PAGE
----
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Mike Healy

Revenue Captain Michael A. Healy, commanding officer of the cutters Chandler, Corwin, Bear, McCulloch and Thetis, became a legend enforcing federal law along Alaska’s 20,000 mile coastline. In addition to being a friend to missionaries and scientists, he was a rescuer of whalers, natives, shipwrecked sailors, and destitute miners.

Born the son of a slave mother in 1839, near Macon, Georgia, he was sent north by his Irish immigrant father to obtain an education. Healy, however, had other ideas and ran away from whatever school his father sent him too, whether it be in Massachusetts or Belgium. He finally ran away for good, only this time to sea. He began his 49-year sea career at the ripe old age of 15 when he signed aboard a clipper ship bound for Asia as a cabin boy. During the Civil War he requested and was granted a commission in the Revenue Cutter Service from President Abraham Lincoln.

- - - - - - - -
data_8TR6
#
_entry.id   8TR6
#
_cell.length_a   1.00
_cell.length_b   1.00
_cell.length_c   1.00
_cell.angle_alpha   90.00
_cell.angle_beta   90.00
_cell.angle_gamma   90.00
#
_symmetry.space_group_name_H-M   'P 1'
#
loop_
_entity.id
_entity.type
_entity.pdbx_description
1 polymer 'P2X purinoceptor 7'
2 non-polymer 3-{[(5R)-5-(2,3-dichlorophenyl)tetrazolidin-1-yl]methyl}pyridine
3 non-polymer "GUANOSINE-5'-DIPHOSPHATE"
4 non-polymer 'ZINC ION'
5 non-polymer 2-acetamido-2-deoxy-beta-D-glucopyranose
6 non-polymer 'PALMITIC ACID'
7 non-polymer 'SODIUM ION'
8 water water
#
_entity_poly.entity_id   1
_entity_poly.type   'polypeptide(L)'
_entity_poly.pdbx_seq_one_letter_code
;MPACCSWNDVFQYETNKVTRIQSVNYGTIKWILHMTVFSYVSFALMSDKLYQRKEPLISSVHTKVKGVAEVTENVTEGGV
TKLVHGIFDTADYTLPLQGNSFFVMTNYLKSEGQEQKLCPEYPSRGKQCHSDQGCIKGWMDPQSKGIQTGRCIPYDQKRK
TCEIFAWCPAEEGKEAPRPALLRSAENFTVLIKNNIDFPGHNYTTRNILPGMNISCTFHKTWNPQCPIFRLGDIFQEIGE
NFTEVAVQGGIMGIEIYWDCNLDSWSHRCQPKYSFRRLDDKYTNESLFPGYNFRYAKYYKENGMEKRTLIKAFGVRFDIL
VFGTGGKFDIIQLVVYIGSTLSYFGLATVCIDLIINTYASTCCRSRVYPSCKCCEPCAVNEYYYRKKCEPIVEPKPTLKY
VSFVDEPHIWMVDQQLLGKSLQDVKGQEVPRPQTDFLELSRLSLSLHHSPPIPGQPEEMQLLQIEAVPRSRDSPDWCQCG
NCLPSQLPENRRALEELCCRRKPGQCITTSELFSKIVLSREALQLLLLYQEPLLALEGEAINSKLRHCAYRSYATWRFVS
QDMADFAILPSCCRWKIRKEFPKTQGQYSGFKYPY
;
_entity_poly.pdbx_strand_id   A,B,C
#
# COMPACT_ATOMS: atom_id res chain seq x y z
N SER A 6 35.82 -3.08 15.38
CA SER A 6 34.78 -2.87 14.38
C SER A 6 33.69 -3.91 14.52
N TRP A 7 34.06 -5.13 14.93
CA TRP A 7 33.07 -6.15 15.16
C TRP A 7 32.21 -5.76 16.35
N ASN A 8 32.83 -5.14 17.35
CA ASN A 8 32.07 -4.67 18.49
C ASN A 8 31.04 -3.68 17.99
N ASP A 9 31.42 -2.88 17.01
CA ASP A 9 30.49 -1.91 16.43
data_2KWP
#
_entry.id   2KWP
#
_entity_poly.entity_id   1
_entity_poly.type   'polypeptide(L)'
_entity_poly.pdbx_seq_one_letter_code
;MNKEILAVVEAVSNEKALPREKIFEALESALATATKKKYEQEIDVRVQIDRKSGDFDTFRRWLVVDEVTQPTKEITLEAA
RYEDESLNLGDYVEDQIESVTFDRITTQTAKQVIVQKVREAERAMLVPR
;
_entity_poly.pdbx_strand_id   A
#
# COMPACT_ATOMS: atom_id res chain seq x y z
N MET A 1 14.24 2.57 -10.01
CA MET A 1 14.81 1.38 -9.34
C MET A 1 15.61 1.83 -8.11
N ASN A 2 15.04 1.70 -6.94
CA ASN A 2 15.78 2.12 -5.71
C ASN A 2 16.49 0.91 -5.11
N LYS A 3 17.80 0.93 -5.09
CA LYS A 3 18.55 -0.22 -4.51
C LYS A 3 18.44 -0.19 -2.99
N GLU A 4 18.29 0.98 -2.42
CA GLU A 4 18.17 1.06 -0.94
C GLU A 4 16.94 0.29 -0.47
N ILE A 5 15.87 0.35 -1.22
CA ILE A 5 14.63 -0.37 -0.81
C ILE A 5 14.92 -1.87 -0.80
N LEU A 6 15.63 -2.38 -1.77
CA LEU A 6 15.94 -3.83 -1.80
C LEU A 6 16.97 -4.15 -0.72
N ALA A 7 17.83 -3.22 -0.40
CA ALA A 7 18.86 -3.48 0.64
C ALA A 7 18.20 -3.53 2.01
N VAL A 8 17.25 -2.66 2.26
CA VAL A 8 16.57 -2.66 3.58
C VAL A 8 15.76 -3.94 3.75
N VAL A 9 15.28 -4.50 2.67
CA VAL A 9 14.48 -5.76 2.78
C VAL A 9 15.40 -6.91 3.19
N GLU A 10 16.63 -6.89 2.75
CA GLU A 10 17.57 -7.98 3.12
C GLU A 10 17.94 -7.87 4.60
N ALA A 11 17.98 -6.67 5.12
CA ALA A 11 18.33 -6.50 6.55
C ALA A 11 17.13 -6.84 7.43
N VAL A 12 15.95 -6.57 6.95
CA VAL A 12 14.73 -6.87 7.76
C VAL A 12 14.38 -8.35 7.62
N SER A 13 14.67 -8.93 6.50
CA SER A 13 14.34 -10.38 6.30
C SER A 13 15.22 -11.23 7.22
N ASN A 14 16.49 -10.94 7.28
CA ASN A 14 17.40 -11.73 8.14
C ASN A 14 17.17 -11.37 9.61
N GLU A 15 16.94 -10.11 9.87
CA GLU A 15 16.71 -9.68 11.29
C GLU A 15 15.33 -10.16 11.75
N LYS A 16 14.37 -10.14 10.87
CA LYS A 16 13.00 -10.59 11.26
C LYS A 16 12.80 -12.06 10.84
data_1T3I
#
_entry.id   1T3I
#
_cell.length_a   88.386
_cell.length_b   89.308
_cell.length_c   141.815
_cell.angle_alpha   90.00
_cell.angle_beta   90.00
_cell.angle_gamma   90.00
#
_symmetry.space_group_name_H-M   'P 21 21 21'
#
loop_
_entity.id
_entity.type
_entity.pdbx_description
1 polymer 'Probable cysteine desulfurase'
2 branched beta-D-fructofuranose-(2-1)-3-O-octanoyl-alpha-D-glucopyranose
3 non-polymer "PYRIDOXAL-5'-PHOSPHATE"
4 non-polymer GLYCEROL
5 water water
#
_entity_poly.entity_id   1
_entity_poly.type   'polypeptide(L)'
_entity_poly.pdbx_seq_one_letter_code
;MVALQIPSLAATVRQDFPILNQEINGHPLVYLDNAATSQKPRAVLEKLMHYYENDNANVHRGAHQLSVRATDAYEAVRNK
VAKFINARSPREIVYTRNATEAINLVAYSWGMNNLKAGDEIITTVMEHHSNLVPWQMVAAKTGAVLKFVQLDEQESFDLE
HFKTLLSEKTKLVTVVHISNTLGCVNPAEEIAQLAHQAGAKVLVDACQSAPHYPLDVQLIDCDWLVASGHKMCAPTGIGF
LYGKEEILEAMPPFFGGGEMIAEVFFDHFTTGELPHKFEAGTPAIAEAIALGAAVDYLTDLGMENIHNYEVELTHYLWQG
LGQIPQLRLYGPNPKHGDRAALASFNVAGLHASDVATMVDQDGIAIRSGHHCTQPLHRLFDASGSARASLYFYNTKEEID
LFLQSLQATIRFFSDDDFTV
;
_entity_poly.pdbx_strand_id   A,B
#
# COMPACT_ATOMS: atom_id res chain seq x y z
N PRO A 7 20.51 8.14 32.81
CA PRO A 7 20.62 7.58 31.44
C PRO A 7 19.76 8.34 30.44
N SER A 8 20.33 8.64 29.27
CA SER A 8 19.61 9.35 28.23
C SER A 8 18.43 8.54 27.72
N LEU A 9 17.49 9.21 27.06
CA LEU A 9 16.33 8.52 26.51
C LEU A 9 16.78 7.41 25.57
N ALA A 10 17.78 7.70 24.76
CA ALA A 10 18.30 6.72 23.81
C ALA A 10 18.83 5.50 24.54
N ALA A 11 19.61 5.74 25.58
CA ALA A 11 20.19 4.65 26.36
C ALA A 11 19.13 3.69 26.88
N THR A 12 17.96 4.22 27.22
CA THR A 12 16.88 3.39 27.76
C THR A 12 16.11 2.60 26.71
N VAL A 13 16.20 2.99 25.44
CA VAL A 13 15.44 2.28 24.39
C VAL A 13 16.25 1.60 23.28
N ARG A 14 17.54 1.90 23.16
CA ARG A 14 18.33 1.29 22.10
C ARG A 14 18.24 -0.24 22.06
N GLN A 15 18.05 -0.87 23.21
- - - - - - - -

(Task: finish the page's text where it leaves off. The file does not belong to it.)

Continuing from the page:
Healy took command of the famous cutter Bear in 1886 and on numerous occasions drove himself and his crew well beyond the call of duty. In 1888, the Alaska whaling fleet had anchored behind the bar at Point Barrow to ride out a southwest gale. The wind veered to the north. Huge waves were breaking over the bar. Four different ships broke apart and sank, throwing their crews into the icy waters. During an incredible mass rescue, Bear’s crew saved 160 survivors.

From 1892 to 1895, Healy allied himself with Dr. Sheldon Jackson in an attempt to raise the living standards of Alaska’s native population. Aboard Bear, 500 reindeer and their handlers were ferried from Siberia in an attempt to transform the Eskimos from hunters and fishermen into herders.

Healy was “on the beach” for four years following a controversial court-martial conviction for “gross irresponsibility” and “scandalous conduct.” However, the 1900 Alaska god rush called for more cutters. Healy was given command of the cutter McCulloch and was sent north once again. He spent his last two years of service on Alaskan waters aboard the cutter Thetis. He retired in 1904 at the mandatory retirement age of 64 and died one year later.